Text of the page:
Impedance of a parallel rc circuit

Discussion in 'General Electronics Chat' started by ryanmoser, Nov 5, 2015.

  1. ryanmoser

    Thread Starter New Member

    Nov 5, 2015
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    1. If a circuit consisted of a resistor R parallel with a capacitor C is given an external current excitation with frequency of ω, let the current equals to I0*exp(jωt), what is the response of voltage E? Would the impedance equals to R(1-ωCRj)/(1+ω^2*C^2*R^2), the same as the case when the circuit is excited by AC voltage E0*exp(jωt)?
     
  2. crutschow

    Expert

    Mar 14, 2008
    13,014
    3,234
    The impedance of a parallel RC circuit is inversely proportional to frequency.
     
  3. alfacliff

    Well-Known Member

    Dec 13, 2013
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    there is no resonant point for rc circuits like there is on lc circuits. the impedance, actually reactance, changes with frequency in a fairly linear manner.
     
  4. BillB3857

    Senior Member

    Feb 28, 2009
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    I seem to remember something about phase angle and ELI the ICE man coming into play. Something about a vector???
     
  5. alfacliff

    Well-Known Member

    Dec 13, 2013
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    eli the ice man is for lcr circuits. phase lead and lag with capacitive and inductive circuits. for rc, its just a ratio of capaccitive reactance and resistance gives phase shift.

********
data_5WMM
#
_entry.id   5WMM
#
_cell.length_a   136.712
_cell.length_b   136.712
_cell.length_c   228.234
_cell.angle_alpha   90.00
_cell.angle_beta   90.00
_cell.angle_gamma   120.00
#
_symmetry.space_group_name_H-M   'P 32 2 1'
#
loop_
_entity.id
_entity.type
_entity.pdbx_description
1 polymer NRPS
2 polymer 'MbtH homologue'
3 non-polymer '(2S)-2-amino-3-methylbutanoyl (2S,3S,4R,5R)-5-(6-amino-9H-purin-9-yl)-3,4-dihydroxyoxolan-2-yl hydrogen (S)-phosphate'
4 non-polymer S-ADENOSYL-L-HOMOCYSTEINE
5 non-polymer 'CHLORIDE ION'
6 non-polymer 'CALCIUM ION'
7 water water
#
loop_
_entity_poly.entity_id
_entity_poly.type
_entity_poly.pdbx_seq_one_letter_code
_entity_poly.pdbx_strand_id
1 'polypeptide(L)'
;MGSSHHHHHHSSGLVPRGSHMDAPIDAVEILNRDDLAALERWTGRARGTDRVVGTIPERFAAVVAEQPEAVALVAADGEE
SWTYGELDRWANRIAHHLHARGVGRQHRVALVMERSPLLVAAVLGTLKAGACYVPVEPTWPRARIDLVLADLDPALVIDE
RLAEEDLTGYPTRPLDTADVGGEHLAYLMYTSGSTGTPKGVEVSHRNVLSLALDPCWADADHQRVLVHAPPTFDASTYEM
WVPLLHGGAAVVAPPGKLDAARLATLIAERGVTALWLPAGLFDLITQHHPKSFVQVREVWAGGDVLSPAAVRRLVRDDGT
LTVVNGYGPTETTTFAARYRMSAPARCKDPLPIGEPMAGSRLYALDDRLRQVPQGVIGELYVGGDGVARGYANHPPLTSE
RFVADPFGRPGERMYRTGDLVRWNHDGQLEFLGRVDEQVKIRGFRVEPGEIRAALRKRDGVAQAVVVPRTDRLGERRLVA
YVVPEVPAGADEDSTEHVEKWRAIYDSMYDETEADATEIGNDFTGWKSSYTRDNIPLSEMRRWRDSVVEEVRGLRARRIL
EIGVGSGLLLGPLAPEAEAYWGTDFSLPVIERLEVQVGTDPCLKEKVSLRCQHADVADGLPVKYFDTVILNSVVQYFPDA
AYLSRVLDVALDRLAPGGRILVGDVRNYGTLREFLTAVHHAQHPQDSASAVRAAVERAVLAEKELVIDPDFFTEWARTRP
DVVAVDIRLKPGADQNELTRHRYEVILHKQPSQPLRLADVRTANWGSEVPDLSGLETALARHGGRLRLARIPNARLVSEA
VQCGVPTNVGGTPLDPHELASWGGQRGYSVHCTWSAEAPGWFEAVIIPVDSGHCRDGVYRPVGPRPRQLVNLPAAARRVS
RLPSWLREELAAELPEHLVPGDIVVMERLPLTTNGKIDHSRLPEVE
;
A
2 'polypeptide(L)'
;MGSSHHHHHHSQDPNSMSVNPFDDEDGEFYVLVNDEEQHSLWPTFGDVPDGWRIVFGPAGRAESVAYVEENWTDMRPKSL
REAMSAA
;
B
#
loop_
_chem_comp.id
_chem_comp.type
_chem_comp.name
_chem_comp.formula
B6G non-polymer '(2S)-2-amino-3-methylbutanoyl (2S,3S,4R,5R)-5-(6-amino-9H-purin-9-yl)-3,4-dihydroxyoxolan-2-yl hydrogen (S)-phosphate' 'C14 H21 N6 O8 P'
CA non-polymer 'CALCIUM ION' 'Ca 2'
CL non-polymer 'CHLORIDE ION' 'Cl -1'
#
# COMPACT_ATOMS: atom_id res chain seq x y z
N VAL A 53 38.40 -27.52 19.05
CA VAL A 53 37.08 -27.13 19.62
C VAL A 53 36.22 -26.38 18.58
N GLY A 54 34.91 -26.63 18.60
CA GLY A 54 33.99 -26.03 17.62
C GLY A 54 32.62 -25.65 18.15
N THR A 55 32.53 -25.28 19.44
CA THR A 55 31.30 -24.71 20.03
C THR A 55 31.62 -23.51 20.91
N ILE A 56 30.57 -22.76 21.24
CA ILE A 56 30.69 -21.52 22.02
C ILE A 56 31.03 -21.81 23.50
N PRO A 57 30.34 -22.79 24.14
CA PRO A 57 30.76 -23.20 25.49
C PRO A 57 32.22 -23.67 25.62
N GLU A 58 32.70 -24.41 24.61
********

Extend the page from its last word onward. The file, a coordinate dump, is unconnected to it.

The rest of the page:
6. BillB3857

    Senior Member

    Feb 28, 2009
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    My post (#4) was intended to be a hint to the OP. Please correct me if I'm wrong, but when calculating effective impedance, isn't the answer a vector value of Xc and R? It has been a long time since exposure to those details.
     
  7. ryanmoser

    Thread Starter New Member

    Nov 5, 2015
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    20151106184554.jpg
    The attached figure shows how I derive the response of voltage with regard to a AC current signal. However, additional term (RED) is found in the expression of E? Where is wrong?
     
  8. jjw

    Member

    Dec 24, 2013
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    Do you really need to derive these equations or can you just use known impedances of R and C and then the parallel impedance of these ?

    The term I0/(s-jw) must be wrong.
     
  9. BillB3857

    Senior Member

    Feb 28, 2009
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    It took some digging, but I found support to what I seemed to have remembered from so long ago....

    You probably don't have a navigation computer, but a calculator will work.
     
  10. ryanmoser

    Thread Starter New Member

    Nov 5, 2015
    3
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    Thank you
     
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